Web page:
Neoplatonic Influences In Augustine's Confessions, Shon H. Kraley Jan 1990

Neoplatonic Influences In Augustine's Confessions, Shon H. Kraley

Anthós (1990-1996)

Augustine wrote the Confession at a time when Christianity was still a small religion mostly populated with peasants and lower-class individuals. This paper argues that he actively utilized Neoplatonic philosophies and ideas in order to give credibility to his Christian doctrine. By doing so he accomplished the goal of expanding Christianity and appealing to the Intellegentsia.


A 'Meta-Constructive' Reading Of Ursula K. Le Guin's The Hand Of Darkness, Annette M. Matthews Jan 1990

A 'Meta-Constructive' Reading Of Ursula K. Le Guin's The Hand Of Darkness, Annette M. Matthews

Anthós (1990-1996)

Ursula K. le Guin’s fascinating and controversial novel, The Left Hand of Darkness, constructs meaning in multiple ways and at multiple levels. Using Todorov’s theory of “Reading as Construction,” this paper posits that le Guin’s novel requires the reader to be aware of their own reading in order to understand the text. The paper traces the idea of construction throughout the novel and ultimately suggests that the novel uses its differing points of view to force the reader to construct for themselves in order to understand the construction of the novel and its characters.


The Orchestration Of Nature's Writing Surfaces, Laurie M. O'Reilly Jan 1990

The Orchestration Of Nature's Writing Surfaces, Laurie M. O'Reilly

Anthós (1990-1996)

This articles stretches Derrida’s notion of writing by positing that writing itself might be thought of as "that which can be read or interpreted." This breaks the absolute bond between writing and human handicraft and suggests new ways of understanding the way we interpret natural phenomena. This paper traces this concept through numerous natural phenomena and suggests that perhaps the limits of meaning might have more to do with the interpreter’s range of understanding when it comes to natural gestures and "writings." In the end writing comes to be understood as durative, or has having duration. In this ...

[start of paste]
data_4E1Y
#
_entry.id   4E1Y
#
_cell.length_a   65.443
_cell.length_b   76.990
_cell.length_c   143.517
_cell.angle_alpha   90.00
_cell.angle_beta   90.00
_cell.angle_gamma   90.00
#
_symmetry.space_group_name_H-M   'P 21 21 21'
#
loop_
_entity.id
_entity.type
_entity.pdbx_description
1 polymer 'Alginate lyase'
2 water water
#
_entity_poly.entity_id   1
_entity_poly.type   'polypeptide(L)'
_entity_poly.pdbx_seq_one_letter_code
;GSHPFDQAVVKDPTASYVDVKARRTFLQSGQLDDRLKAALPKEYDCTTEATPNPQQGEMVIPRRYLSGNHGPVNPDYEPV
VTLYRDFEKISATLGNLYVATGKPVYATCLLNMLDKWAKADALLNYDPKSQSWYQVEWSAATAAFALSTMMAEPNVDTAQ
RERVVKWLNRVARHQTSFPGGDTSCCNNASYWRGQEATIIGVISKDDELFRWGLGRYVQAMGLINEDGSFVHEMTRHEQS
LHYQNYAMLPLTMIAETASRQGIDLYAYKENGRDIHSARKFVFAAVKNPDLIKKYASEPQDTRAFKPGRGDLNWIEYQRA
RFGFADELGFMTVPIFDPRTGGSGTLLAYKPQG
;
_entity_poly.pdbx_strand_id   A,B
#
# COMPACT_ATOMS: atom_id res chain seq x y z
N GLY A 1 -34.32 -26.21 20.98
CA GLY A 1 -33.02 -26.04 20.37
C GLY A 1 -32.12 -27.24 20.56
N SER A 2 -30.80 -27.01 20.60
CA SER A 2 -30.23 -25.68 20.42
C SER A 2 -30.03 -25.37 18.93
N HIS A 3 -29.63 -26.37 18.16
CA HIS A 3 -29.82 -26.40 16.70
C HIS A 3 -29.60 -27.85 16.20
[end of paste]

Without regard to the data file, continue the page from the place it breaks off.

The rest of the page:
The Loss Of Feminine Representation From The Aeneid To The Confessions, Merlin Douglass Jan 1990

The Loss Of Feminine Representation From The Aeneid To The Confessions, Merlin Douglass

Anthós (1990-1996)

This paper argues that “the change in the power of women from the time of Vergil to the time of Augustine altered the way in which they were represented” in the seminal texts of Vergil’s Aeneid and Augustine’s Confessions. Augustine’s Confessions have long been thought to be inspired by and echoing of the Aeneid. This paper, however, suggests that the striking loss of the female voice from the Aeneid to the Confessions is a result of the changed status of female power between the two time periods as well as a reminder of the purpose of the ...


Vergil's Aeneid: A Homeric Dichotomy?, David Dysert Jan 1990

Vergil's Aeneid: A Homeric Dichotomy?, David Dysert

Anthós (1990-1996)

This paper investigates the question of why scholars have traditionally labeled Vergil's Aeneid a "Homeric dichotomy." The Aeneid is often seen as a combination of the two great Homeric epics, the Odyssey and the Illiad, and is of criticized for its lack of transitions between the two. This paper argues that while the Aeneid certainly should be seen as a dichotomous work, its allusions stretch further than only to Homer’s epics. The paper traces a number of these allusions and suggests that the Aeneid should be viewed as a synthesis of Homer with other Greek traditions and epics ...